As a parent, PBS’s new Frontline documentary, Generation Like frightens me.Â It brings my fear of the pervasiveness of social media in our kids’ lives to the next level, by showing just how deeply brands engage with kids online, how kids have little regard for privacy and how some parents don’t have a clue about how dangerous the Internet can be.
The first disturbing point made in the documentary was that kids are becoming marketing minions for brands – usually completely for free – just by engaging with their interests online. Harmless likes and tweets translate to huge marketing pushes for brands:
Major corporations have long spent billions trying to get kids to engage with their products… now that the way kids consume media has changed, the companies that want to reach them know they need to change, too.
We all know kids have a lot of purchasing power. They have their hands on their parents’ purse-strings and advertisers know how valuable they are. The massive engagement kids have with brands on social media – simply by “liking” and “tweeting” products are making them valuable commodities to advertisers. And if you’ve ever “liked” a brand on Facebook or used an app brands like to provide, you may understand how your privacy starts to dwindle with every tap of the keyboard – as advertisers request access to things like your friends list and personal information before you can proceed.
Bonin Bough V.P. Global Media, Mondelez Intl. explains,”The icons of this generation are the like button, the tweet button, the reblog button – this is the biggest transformation that we’ve had in terms of communicating with consumers in our lifetime. To not learn how to participate in those channels is outrageous. So to stand on the sideline is not an option.”Â Frontline elaborates, “As a corporate marketing executive, Bough understands that when kids like something, it becomes part of who they are. And if kids want to express themselves by advertising his company’s products like Oreo Cookies, he’s happy to oblige.”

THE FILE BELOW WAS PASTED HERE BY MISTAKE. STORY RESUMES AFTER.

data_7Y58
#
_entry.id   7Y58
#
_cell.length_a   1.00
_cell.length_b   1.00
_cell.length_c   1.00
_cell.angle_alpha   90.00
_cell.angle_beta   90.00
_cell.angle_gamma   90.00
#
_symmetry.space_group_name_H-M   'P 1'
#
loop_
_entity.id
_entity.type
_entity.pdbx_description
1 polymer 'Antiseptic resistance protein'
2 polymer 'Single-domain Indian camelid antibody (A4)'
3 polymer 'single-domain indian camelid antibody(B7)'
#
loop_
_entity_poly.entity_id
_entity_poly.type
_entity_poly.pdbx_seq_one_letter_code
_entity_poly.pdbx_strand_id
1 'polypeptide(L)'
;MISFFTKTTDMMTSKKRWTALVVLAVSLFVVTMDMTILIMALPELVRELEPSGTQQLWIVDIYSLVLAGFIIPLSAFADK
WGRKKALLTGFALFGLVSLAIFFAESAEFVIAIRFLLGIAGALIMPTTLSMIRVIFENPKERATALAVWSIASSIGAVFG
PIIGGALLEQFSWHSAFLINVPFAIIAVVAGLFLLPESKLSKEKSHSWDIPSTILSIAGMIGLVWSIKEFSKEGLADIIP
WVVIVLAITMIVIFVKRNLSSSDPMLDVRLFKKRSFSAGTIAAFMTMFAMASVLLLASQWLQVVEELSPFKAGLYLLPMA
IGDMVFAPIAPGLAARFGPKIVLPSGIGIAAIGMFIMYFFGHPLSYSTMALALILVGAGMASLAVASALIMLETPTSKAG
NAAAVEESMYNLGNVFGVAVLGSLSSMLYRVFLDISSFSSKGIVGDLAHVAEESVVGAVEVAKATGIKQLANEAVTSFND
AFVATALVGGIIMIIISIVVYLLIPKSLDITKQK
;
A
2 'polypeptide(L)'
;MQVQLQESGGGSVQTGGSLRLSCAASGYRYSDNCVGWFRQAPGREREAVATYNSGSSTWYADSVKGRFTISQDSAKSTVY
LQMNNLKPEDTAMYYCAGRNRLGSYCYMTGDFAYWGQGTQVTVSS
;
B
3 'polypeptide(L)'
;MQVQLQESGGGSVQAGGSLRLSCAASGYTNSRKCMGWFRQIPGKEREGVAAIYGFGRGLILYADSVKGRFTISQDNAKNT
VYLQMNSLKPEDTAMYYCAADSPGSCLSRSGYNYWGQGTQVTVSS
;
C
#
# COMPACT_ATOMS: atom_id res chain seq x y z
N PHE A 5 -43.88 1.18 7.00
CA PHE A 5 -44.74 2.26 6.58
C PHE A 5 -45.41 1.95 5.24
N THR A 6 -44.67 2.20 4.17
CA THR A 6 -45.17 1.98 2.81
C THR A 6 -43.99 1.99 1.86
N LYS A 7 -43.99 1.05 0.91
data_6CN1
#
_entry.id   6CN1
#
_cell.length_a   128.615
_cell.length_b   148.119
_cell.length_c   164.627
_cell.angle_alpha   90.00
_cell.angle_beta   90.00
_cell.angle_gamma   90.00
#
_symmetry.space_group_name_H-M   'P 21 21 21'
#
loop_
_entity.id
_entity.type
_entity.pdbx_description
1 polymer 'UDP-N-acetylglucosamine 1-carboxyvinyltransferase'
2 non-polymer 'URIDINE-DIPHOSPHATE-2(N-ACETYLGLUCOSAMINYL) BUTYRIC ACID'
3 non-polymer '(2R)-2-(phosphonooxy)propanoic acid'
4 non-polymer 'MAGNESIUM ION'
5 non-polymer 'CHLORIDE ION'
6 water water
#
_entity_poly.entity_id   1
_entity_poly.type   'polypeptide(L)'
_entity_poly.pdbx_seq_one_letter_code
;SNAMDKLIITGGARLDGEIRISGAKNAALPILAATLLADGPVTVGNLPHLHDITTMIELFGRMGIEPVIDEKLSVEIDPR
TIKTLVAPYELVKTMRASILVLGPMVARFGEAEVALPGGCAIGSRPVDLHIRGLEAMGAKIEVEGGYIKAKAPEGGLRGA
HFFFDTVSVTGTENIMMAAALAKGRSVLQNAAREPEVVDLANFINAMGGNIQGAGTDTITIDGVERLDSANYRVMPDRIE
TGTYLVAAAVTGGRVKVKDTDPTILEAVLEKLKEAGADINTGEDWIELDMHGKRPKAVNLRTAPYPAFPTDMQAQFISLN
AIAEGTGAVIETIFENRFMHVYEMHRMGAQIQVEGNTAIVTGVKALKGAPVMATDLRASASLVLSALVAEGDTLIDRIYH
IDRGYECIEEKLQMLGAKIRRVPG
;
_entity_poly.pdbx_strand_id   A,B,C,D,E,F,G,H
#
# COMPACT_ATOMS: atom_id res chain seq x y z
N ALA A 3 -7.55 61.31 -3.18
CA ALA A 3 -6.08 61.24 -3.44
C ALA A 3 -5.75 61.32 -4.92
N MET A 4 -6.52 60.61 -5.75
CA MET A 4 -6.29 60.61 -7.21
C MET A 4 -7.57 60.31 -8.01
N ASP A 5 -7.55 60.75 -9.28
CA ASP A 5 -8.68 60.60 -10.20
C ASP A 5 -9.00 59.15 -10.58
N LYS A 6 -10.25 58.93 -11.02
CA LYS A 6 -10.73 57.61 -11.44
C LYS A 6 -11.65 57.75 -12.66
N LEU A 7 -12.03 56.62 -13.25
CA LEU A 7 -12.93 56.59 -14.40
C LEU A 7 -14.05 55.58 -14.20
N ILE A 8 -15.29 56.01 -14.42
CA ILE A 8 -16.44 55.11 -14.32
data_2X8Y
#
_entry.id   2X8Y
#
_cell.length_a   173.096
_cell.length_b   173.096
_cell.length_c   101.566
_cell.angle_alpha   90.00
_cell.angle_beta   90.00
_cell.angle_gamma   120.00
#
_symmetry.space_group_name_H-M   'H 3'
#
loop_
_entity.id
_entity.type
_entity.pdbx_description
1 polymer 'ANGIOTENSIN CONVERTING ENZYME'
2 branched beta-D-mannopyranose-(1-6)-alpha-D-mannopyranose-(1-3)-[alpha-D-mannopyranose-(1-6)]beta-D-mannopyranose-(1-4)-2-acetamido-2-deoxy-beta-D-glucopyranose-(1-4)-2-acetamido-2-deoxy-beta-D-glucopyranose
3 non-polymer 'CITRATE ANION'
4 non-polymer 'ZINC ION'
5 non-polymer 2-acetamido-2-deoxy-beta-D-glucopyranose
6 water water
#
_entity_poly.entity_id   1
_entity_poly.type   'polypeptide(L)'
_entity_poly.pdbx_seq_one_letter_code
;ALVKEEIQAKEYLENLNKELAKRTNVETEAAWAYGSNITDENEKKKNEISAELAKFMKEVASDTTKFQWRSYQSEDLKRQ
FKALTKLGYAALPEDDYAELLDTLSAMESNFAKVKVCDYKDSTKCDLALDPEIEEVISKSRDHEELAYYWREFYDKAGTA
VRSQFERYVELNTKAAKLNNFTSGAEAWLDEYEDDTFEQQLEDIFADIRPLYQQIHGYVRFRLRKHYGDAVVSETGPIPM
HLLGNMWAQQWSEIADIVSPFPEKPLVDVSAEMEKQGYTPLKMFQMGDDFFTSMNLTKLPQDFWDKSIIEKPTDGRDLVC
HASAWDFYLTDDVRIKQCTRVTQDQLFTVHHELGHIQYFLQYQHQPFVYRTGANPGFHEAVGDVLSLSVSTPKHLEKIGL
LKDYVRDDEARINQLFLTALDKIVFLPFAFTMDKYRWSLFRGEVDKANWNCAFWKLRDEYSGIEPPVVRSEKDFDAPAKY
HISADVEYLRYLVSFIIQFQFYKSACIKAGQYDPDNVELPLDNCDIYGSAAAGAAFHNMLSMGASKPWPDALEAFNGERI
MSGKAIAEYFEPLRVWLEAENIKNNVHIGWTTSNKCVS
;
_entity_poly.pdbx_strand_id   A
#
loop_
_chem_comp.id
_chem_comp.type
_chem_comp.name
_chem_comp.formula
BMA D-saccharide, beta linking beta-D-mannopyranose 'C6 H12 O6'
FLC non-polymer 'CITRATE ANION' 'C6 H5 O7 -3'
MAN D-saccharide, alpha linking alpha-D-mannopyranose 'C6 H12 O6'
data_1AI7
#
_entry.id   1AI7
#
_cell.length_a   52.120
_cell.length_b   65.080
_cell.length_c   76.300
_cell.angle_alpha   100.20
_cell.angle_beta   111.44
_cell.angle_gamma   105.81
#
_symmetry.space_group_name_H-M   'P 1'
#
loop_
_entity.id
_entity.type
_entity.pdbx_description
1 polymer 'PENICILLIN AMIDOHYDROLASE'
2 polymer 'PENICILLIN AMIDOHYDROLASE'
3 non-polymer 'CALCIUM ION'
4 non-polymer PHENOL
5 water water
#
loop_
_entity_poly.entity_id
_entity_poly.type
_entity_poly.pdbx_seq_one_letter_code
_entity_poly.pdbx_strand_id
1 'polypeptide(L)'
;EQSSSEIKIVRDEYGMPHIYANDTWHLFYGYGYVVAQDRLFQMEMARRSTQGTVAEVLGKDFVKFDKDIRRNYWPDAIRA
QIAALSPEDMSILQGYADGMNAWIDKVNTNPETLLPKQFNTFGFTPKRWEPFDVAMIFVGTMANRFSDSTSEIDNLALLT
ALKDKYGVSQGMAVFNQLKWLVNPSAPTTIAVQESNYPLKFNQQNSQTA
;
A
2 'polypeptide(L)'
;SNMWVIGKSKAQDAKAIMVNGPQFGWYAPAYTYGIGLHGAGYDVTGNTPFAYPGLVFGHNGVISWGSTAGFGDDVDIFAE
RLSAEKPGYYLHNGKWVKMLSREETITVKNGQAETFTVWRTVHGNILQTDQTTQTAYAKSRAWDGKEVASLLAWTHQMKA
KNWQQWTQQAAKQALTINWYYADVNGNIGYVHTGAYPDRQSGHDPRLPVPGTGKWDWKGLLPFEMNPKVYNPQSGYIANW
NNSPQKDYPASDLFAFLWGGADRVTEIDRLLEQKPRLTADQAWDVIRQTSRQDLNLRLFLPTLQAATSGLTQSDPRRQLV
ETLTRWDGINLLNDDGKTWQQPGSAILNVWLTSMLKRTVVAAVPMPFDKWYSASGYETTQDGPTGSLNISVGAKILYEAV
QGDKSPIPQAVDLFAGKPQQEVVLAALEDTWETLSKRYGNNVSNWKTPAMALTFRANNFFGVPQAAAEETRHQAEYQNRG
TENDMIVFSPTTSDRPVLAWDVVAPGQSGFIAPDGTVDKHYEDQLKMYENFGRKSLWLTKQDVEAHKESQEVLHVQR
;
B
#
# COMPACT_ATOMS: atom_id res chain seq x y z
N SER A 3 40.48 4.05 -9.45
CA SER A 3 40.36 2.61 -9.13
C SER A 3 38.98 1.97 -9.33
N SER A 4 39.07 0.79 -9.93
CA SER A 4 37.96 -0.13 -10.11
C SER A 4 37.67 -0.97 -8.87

The documentary illustrates that either our kids don’t understand the importance of privacy online – or they simply don’t care. Engaging with brands gives something back to these kids – Internet fame and stuff. Usually not actual currency – and if so, it’s marginal. We see the story of YouTube sensation Baby Scumbag, a prolific young skater who is a walking billboard for the brands that sponsor him. He has a huge YouTube following of viewers who love his little scumbag antics, but his family lives in a tiny one-bedroom apartment in Compton.
Then there’s Daniella Diaz -Â a southern california eighth-grader who loves to sing. About a year ago, encouraged by her mother, she started making videos at home. Her mom thinks she has a “special” voice and says she’s nurtured her talent. She encouraged her to make videos covering popular songs. Her music videos moved to videos where she was simply “interacting” with her viewers. “I like interacting with my fans,” she says.Â So much so, she moved to Instagram where she could interact with them visually. Her mom says, “Instagram is what she uses… I’m also the one that takes the pictures on that,” she beams, “I said, ‘wear this, wear this,’ and I will take the picture… I hate to say it but if I have a full body picture, she will get tons of likes. And that’s just the reality.” So we have a mother posting full body photos of her eight-grader in a bikini to a public account on Instagram for “likes” – which basically equals nothing but a cyber ego-stroke.
Brands are mining data from kids, the fantasy of the “viral Internet star” is driving Â those kids to disregard all personal privacy and some parents are so clueless to the dangers of removing such privacies they are actually posting half-naked pictures of their eight-graders to public photo accounts – that have mapping options, I might add. There’s a lot more in the documentary to depress you, so if you missed it you can watch it online.